Ontario finds winning strategy

OUA conference picks up 12 of 21 national titles after finding ways to keep athletes in the province

The women's soccer team won the OUA and CIS titles this season.
The women's soccer team won the OUA and CIS titles this season.
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The OUA is getting serious about winning.

This season, the conference posted its best results so far this century, securing 12 of 21 Canadian Interuniversity Sport titles. Ontario teams dominated their usual sports — track and field, men’s basketball and wrestling — while winning titles in areas where they usually struggle, like women’s basketball, football and women’s soccer.

“It’s one of the best years the conference has had,” OUA sport programming co-ordinator Bryan Crawford said. “There’s been some sports where we’ve always been strong, but now there are other sports where we’ve planted ourselves in the national scene.”

Crawford said a number of OUA institutions have raised their Athletic standards, specifically citing Queen’s. He named the Queen’s Centre as one of the many new high-class facilities across the province.

“Western’s just opened an Athletic Centre, there’s a new one at Ryerson, McMaster just opened a new facility … and a number of [other] schools are beginning projects,” he said. “It’s a great thing for our conference to see.”

Crawford said OUA officials have conducted a comprehensive review over the past few years to respond to growing and emerging provincial sport trends.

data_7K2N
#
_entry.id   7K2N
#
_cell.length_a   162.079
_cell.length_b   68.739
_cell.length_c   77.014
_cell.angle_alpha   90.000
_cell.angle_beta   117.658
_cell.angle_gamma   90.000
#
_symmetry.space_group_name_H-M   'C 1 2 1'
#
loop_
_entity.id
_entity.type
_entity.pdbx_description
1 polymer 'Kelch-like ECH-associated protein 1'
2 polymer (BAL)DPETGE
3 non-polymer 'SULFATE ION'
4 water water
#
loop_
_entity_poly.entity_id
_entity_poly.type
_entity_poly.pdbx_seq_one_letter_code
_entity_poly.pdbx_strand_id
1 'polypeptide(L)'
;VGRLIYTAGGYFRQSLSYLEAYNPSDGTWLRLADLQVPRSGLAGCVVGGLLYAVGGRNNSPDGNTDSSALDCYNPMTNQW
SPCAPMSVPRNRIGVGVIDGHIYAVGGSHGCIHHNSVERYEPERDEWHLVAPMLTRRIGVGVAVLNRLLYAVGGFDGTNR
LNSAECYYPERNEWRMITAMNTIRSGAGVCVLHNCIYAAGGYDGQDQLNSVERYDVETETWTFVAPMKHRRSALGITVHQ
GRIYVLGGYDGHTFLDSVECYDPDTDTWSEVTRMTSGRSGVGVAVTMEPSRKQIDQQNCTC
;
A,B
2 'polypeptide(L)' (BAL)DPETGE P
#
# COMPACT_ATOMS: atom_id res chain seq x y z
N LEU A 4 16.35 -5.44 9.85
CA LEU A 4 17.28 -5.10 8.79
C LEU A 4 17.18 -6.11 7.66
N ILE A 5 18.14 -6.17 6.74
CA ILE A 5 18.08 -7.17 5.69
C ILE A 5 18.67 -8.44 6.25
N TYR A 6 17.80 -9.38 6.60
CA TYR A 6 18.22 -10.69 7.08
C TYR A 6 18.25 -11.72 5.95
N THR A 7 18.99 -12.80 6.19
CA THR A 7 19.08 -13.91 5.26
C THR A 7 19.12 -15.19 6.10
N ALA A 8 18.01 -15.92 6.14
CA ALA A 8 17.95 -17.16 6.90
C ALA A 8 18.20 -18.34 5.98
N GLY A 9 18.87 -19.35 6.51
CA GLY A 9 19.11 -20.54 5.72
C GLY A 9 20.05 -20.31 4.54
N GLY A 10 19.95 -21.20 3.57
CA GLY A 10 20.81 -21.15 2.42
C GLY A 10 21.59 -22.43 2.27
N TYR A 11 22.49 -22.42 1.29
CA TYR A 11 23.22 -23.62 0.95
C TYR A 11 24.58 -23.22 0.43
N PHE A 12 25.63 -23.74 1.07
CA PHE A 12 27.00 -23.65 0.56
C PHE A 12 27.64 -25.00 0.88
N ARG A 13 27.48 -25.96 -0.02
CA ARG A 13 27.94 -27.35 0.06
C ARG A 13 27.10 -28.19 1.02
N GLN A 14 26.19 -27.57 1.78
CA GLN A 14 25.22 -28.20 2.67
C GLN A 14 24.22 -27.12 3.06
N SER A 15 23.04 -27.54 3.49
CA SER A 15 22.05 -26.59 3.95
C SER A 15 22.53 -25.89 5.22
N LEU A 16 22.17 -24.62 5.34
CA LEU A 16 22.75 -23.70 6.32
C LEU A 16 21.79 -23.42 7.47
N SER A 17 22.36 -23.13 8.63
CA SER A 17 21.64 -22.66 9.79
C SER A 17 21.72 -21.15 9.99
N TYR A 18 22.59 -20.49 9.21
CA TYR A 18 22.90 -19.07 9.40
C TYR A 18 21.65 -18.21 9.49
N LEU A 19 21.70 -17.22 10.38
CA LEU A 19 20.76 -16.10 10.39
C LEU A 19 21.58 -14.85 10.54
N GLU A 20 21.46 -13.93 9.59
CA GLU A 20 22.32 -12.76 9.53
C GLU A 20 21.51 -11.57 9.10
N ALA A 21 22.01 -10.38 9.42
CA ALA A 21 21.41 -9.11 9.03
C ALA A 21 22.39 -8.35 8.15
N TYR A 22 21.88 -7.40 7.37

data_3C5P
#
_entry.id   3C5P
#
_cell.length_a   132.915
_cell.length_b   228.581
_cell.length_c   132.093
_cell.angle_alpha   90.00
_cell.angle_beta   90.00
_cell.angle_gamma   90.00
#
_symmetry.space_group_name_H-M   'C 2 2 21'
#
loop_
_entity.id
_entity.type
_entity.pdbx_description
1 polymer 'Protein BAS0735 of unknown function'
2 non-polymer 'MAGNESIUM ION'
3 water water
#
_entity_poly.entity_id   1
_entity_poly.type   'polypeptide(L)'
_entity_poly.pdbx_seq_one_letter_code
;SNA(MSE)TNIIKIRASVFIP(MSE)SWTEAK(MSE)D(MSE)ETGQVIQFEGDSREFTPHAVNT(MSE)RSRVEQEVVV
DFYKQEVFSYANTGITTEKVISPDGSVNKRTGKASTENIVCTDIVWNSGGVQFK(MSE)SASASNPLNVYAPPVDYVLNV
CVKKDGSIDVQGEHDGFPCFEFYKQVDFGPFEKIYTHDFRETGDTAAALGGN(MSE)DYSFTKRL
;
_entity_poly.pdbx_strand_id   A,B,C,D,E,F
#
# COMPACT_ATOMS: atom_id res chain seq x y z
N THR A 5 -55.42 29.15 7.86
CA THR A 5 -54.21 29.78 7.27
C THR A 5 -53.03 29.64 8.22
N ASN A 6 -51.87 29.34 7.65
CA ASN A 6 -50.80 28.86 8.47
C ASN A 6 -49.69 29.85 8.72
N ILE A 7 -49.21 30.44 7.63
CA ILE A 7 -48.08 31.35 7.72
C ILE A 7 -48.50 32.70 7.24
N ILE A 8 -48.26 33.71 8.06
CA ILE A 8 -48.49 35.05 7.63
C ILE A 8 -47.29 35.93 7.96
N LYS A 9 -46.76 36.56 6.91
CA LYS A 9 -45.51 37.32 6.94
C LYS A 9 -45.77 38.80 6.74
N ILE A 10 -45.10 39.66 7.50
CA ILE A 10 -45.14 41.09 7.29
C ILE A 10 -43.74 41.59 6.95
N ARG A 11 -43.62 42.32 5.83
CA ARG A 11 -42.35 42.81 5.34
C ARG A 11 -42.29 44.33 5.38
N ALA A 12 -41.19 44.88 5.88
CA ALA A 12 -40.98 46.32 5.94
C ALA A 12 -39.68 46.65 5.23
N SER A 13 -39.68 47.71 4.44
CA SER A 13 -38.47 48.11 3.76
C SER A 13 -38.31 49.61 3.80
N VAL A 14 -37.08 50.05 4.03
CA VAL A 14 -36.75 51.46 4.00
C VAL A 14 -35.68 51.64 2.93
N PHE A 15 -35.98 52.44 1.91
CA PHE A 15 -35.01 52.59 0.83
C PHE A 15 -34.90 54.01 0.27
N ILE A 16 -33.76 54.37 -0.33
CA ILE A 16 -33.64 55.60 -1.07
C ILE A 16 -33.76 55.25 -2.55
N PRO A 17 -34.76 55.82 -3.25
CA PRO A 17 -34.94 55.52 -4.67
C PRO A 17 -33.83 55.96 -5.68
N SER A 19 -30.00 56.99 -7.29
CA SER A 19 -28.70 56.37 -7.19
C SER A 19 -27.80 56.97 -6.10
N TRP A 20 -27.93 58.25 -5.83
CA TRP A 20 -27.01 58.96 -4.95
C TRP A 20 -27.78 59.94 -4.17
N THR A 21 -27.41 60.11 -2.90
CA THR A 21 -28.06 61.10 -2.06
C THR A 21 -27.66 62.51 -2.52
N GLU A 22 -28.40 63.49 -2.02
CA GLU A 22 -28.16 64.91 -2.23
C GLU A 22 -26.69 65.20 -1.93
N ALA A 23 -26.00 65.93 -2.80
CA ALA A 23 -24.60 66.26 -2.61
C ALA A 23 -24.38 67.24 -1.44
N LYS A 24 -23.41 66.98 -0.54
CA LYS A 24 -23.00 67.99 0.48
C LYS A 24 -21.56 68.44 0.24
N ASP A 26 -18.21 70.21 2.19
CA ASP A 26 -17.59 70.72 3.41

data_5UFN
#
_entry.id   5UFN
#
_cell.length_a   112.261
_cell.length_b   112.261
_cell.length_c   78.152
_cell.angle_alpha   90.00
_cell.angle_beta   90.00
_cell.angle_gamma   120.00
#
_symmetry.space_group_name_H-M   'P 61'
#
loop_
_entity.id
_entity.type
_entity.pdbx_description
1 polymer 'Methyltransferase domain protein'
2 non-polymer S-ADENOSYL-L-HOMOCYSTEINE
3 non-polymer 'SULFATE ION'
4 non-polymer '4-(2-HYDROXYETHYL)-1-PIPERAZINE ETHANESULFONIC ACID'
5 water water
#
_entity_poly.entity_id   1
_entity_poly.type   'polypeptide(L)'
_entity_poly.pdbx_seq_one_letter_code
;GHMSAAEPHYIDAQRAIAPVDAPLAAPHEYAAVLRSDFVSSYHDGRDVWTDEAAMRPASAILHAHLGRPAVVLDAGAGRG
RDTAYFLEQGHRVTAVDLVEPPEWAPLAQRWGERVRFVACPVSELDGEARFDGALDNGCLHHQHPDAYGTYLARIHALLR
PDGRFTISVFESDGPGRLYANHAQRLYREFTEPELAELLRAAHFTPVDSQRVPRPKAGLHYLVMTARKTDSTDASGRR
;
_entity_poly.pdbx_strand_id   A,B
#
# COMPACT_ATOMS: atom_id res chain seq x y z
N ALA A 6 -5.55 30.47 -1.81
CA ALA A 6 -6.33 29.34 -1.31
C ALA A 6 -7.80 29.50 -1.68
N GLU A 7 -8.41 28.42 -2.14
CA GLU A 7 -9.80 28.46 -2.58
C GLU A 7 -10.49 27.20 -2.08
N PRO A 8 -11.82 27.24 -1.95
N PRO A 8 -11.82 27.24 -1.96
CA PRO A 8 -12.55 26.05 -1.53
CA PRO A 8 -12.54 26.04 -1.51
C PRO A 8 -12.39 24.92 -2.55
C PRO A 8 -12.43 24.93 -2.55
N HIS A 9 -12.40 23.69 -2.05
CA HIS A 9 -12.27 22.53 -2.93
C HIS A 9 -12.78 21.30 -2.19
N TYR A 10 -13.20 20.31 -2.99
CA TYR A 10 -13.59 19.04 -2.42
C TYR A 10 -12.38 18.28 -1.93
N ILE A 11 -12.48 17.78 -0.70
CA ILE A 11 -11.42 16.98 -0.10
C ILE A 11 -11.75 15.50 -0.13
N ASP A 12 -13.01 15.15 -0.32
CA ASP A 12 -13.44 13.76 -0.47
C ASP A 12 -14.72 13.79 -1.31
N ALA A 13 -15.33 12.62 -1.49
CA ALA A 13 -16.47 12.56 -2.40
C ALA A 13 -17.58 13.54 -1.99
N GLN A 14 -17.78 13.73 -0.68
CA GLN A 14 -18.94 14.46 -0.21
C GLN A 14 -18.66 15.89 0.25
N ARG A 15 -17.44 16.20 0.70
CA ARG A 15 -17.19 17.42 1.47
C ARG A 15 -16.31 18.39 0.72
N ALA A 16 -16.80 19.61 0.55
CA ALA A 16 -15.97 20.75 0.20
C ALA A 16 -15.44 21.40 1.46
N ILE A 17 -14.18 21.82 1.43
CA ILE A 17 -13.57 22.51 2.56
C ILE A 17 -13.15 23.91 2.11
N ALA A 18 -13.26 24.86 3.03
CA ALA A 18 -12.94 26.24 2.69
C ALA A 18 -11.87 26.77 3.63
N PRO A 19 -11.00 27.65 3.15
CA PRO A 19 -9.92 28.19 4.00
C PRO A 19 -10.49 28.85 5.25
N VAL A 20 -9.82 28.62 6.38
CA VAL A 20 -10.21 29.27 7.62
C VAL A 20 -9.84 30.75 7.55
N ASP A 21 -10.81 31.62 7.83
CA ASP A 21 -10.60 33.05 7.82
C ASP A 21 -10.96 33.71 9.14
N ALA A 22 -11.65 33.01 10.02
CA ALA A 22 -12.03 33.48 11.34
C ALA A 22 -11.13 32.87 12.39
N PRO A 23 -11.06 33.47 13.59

“We’re looking to expand if there are sports that are prepared for it,” he said, adding that women’s fast-pitch is up for consideration. “We’re also reviewing Algoma University’s entrance application … it would be an increase from 19 to 20 members.”

In December, the OUA’s Board of Directors increased the maximum provincial athletic scholarship from $3,500 to $4,000 per year. Men’s volleyball head coach Brenda Willis said this sort of increase proves that the conference has upped its standard — in 2001, the maximum financial award was only $1,500.

“Most schools, if not all, have invested substantially in sports, “ she said. “There are more full-time coaching jobs, and with the increase in [financial assistance], we’re able to retain more top athletes in the province.”

Ontario athletes are also benefitting from the provincial government’s Quest for Gold Ontario Athlete Assistance Program (OAAP), an initiative to improve Ontario athletics as a whole. Specifically, OAAP’s objectives are to help Ontario athletes compete at the national level, to keep them in Ontario to train, to compensate athletes for intensive training on the summer break, and to allow athletes to pursue excellence while at school.

This season, the men’s volleyball team came fourth at nationals, its best-ever finish at the Canadian championship. Willis said up to six of her current players have received up to $7,500 each from OAAP in the past few seasons.

“It’s a substantial amount of money,” she said. “This year, I’m only aware of one Ontario athlete that went west — all the other blue-chippers stayed home.”

This year, women’s hockey forward and OUA leading scorer Morgan McHaffie received a $4,000 athletic scholarship as well as a Quest for Gold bursary that she expects to be between $7,000 to $8,000. Although McHaffie had committed to Queen’s before finding out about OAAP, she said it was a significant factor in keeping some of her friends at home in Ontario.

“We lose a lot of our athletes to the [U.S.] because they offer full rides,” she said. “[OOAP] is huge and it definitely keeps our athletes in Ontario.” McHaffie said keeping Ontario women’s hockey players at home also helps the national program.

“The Olympic program wants to have players playing in Canada,” she said. “If we can keep players here, the hockey would be much more competitive.”

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